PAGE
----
But is that the way God parents us? Well, yes. Sometimes. But not all the time. Often, I make mistakes and do not get what I deserve for them. I get grace instead. Unmerited favor for no good reason other than His love for me. It is a different kind of lesson, but still quite effective at shaping my heart.
So then, if that kind of grace must be a part of my parenting, then which time do I decide to give grace? And how often? Is it possible to give a consequence and grace at the same time? At what point does grace start to look more like license, and license begin to erode training? Besides walking closely with God for these kinds of case by case answers, I read books.
One book I really loved is called Grace-Based Parenting, by Tim Kimmel. Wow. It really convicted me, and made quite clear what grace in parenting was and was not. I totally recommend it.
It is written by a mother and daughter pair, and basically shows how rules were never meant to make us good. Rules were set in place by God to show us that we were broken, that we could never ever be perfect. To show us our desperate need for a Savior. (Now I'm really going to paraphrase, based on what I read three days ago.) What this book said, in the two pages I read, is that in our parenting, it is critical that we are not saying to our kids, "I see that you're having trouble loving your brother. Well guess what, you HAVE to be loving because the Bible says so." But instead, we should communicate, "I see that you're having trouble loving your brother. And you know what? You can't truly love him by yourself. You need a helper. You need Jesus to teach you." It suggested we practice presenting a child's version of the gospel whenever they are faced with their mistakes.
Don't be surprised when they fail. Don't shame them for it. Don't tell them to just try harder. Tell them that everyone makes mistakes, and that's why everyone needs a Savior.
Yes, they get consequences. Yes, there is follow through and training with God's word. But there is also a clear message that they WILL fail to do what is right from time to time and that it is humanly impossible to be "good," (though so many kids I know, including my own, are striving for that title already).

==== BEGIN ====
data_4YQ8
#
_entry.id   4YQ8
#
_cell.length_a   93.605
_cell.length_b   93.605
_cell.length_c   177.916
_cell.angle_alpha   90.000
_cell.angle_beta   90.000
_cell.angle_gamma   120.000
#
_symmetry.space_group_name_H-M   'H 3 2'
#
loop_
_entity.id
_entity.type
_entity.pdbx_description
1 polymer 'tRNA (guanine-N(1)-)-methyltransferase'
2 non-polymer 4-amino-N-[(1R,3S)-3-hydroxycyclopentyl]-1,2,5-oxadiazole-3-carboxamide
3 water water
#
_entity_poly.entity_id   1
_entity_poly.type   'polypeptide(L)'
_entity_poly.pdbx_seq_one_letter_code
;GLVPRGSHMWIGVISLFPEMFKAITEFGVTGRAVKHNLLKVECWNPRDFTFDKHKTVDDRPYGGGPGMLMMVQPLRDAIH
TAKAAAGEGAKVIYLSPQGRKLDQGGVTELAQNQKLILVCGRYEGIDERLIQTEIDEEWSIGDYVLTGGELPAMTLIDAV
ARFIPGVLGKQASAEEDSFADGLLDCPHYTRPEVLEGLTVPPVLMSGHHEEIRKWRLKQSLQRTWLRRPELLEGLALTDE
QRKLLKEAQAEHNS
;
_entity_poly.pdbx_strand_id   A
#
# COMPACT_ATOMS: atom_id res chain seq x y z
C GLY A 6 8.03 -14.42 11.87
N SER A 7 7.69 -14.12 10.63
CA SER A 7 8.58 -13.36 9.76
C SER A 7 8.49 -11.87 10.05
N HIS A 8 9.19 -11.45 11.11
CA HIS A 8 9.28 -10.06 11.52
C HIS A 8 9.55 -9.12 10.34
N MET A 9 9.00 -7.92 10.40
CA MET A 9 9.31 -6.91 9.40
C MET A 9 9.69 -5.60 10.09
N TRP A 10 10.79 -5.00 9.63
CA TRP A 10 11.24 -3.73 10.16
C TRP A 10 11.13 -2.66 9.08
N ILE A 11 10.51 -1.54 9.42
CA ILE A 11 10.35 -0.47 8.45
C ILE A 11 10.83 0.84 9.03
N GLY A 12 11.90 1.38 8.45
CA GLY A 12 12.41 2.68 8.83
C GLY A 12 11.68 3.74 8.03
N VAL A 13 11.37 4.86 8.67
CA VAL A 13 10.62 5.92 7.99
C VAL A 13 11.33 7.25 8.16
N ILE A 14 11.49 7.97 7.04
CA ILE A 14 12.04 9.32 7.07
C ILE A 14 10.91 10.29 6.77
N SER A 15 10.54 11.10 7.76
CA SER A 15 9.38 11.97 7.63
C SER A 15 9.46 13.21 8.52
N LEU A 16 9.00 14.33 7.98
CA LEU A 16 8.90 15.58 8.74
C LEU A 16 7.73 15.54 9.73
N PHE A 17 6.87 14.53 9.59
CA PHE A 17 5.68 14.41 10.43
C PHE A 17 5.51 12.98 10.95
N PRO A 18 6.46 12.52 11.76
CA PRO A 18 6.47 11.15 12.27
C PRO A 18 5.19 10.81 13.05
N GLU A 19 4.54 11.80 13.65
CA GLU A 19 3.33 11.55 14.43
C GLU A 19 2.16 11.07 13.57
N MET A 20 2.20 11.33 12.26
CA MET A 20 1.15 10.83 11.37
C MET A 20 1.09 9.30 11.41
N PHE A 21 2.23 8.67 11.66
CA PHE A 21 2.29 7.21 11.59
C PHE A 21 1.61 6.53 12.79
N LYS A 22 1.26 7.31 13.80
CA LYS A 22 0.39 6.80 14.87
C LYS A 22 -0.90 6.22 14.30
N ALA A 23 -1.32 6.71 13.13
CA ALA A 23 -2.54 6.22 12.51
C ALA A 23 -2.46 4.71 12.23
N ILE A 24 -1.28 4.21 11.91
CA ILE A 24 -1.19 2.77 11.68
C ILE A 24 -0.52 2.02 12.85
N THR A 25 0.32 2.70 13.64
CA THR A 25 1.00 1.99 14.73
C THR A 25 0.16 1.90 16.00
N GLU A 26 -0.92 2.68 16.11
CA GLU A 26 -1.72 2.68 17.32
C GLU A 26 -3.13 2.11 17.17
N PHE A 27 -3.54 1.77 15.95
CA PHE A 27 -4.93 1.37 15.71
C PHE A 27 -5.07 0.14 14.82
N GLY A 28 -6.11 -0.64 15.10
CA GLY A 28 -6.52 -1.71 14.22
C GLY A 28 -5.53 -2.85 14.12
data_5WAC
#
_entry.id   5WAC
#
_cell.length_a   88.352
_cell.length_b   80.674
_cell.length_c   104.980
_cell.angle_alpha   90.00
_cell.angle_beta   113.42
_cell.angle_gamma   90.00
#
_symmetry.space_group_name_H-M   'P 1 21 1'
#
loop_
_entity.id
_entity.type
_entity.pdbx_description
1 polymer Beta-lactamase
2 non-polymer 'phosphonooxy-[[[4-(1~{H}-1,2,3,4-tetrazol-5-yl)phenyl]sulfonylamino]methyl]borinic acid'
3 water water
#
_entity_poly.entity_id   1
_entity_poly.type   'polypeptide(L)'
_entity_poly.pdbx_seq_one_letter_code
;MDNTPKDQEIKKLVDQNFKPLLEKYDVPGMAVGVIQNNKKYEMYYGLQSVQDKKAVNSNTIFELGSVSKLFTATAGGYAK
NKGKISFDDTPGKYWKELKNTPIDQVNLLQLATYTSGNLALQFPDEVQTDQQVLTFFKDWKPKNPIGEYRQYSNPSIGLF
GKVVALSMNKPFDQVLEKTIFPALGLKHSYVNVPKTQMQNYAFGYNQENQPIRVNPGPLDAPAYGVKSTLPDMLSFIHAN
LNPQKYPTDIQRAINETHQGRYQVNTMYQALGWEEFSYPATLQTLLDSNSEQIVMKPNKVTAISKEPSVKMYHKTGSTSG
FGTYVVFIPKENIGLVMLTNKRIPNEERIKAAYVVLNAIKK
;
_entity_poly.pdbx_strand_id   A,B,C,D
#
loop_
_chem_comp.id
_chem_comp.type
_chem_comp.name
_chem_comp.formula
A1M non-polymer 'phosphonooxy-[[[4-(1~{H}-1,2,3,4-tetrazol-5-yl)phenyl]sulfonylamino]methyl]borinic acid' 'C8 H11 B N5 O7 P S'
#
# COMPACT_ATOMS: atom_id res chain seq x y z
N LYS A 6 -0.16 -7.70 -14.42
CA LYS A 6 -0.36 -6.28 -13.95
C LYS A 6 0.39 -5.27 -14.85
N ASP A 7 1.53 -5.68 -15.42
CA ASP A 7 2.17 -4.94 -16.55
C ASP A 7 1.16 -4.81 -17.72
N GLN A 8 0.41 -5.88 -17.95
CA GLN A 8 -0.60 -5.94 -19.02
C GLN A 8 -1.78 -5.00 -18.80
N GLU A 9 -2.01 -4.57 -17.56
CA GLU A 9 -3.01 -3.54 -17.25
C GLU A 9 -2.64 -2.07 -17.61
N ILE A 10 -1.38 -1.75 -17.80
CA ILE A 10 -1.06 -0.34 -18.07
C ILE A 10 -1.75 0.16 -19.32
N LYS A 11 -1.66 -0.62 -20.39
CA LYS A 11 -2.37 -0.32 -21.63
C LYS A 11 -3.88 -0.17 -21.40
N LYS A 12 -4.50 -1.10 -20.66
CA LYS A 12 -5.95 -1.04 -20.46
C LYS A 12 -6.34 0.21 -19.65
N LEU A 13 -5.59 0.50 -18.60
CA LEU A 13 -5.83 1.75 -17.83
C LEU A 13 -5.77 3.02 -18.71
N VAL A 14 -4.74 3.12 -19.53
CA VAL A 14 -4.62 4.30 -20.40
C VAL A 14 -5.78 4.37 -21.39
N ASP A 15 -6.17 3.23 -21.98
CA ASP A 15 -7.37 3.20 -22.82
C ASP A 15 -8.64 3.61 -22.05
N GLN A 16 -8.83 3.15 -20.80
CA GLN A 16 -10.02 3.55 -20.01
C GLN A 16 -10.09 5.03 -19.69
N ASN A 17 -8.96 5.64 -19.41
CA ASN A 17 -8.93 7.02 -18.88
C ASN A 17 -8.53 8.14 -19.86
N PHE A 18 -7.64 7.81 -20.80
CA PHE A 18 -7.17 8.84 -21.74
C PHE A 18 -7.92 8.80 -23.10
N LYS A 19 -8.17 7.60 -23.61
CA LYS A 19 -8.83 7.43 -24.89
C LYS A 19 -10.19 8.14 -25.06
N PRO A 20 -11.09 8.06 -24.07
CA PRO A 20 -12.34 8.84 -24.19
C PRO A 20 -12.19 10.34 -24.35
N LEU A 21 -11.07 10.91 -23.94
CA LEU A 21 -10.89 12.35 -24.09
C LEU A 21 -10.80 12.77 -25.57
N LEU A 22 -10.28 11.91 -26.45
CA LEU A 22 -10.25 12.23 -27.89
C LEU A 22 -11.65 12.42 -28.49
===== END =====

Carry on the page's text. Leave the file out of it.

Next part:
I mean, how many of you are reading or have recently read blogger Emily Freeman's Grace for the Good Girl? I believe it conveys the exact same message because so many of us as adults are broken in our understanding. We think we need to earn something with God, and so we perform the heck out of life and end up defeated. Grace is what erases all moral tally marks, empties our 'good' banks, and reminds us that we were never going to get there. And we didn't have to, because Jesus got there and is happy to wrap us in His goodness instead.
It may sound negative to basically communicate to our children, "You'll never succeed at being 'good'," but in fact, that message should be freeing to them, and to us. Every other religion seems to be all about trying harder and harder to reach God or prove oneself to Him. But true, authentic Christianity is about throwing up our hands, acknowledging our need for God, inviting Him into our lives, and allowing Him to transform us from the inside out. Only grace can be that freeing and that promising. And our kids need it.
So I'm going to get Give Them Grace, which means you'll be hearing more about it, I'm sure. And in the meantime, when my children disobey, I'm going to try the gospel approach. I have to say, when I'm being a disobedient kid, it works on me.